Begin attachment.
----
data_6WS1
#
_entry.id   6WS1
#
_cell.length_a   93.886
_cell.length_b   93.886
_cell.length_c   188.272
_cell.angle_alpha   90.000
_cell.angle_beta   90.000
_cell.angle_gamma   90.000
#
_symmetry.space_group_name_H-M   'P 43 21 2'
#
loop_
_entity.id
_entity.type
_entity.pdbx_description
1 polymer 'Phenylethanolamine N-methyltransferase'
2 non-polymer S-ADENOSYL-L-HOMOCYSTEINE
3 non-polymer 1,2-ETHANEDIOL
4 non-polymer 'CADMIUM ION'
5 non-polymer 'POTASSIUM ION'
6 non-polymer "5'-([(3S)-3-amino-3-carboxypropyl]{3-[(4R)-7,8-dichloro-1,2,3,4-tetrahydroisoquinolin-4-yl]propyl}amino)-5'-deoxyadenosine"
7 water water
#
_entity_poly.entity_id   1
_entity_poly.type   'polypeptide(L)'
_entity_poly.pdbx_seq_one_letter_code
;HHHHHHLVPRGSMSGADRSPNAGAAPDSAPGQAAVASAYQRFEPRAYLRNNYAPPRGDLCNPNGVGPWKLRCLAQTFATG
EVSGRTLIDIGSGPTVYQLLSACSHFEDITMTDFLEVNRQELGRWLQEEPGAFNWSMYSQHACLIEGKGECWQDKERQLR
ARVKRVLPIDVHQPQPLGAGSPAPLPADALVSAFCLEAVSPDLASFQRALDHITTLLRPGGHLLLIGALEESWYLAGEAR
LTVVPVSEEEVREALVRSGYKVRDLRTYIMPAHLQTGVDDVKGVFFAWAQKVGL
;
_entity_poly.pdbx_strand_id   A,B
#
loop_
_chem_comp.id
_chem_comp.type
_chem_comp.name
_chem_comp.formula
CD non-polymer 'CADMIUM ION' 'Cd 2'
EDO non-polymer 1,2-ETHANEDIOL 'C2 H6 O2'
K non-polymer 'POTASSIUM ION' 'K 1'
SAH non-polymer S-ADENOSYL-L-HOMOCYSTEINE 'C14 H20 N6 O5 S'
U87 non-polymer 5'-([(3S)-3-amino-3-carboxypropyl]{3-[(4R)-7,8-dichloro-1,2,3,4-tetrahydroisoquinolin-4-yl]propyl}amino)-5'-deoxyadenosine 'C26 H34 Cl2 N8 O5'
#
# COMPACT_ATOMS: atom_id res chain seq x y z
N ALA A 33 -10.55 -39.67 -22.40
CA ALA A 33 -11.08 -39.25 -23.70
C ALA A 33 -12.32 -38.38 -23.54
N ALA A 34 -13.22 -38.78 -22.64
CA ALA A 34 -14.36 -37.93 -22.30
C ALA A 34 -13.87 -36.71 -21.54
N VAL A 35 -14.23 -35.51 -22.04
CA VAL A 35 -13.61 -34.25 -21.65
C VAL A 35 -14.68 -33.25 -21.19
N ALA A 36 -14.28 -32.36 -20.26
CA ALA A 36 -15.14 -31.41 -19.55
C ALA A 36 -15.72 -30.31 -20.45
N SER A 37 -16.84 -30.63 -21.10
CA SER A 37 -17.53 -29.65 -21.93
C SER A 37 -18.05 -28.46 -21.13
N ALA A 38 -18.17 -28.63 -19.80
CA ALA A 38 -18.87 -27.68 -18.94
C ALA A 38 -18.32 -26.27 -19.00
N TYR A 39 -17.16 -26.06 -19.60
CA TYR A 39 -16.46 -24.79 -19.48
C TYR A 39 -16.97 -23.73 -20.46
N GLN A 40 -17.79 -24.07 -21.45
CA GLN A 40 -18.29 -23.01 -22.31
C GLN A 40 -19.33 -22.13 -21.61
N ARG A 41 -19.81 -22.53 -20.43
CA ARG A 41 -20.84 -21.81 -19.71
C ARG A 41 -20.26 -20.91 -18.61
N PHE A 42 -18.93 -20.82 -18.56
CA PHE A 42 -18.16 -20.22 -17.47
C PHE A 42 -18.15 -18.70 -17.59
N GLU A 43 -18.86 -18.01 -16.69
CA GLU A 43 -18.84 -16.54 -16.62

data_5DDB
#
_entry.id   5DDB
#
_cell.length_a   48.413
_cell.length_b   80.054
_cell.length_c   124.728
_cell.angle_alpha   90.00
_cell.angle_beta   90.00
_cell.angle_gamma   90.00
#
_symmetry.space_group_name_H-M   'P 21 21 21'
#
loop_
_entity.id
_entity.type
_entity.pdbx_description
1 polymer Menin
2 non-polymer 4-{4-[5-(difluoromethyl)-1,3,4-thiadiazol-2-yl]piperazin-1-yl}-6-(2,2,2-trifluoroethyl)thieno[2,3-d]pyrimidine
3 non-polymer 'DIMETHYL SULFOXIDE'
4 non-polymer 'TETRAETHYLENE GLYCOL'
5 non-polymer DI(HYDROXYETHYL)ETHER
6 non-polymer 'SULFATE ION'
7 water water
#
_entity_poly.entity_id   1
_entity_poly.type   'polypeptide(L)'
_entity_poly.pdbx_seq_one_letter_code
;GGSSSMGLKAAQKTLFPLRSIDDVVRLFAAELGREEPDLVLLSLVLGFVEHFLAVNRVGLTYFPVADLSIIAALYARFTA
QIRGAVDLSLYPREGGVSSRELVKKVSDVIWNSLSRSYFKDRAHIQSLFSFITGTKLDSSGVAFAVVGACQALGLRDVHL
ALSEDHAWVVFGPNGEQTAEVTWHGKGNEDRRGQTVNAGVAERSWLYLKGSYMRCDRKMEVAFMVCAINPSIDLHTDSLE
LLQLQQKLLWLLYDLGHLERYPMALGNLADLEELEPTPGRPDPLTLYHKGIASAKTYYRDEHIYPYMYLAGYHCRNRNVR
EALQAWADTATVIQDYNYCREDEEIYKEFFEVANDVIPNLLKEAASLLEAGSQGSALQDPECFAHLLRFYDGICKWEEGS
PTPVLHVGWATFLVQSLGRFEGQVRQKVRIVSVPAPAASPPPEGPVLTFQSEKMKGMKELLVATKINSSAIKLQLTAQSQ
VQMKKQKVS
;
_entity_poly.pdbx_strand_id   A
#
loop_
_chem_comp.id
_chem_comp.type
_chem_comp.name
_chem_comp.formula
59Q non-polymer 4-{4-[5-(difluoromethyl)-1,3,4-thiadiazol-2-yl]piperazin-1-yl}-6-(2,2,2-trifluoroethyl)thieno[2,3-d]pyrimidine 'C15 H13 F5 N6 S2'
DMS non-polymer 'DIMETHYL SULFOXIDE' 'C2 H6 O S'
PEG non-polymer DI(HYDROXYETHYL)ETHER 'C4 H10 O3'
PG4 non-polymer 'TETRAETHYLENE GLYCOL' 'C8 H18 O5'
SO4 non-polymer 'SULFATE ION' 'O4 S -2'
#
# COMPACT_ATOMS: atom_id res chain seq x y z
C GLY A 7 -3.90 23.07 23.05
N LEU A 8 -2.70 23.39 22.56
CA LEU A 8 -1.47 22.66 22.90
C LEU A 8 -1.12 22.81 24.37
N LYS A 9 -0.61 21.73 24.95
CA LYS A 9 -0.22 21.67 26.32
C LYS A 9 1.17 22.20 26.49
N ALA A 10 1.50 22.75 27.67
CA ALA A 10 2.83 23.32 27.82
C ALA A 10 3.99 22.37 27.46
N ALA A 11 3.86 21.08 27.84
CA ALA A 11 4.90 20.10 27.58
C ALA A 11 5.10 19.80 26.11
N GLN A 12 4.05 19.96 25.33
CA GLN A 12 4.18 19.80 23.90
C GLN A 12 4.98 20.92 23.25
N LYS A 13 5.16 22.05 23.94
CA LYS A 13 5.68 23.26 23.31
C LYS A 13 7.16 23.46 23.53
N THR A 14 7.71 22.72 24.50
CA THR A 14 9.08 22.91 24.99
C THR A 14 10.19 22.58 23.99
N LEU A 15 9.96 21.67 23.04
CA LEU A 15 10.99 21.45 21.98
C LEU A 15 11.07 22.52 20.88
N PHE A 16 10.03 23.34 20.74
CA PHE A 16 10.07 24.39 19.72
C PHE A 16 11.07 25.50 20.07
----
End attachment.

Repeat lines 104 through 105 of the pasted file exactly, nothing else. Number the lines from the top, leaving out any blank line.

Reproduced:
#
_entity_poly.entity_id   1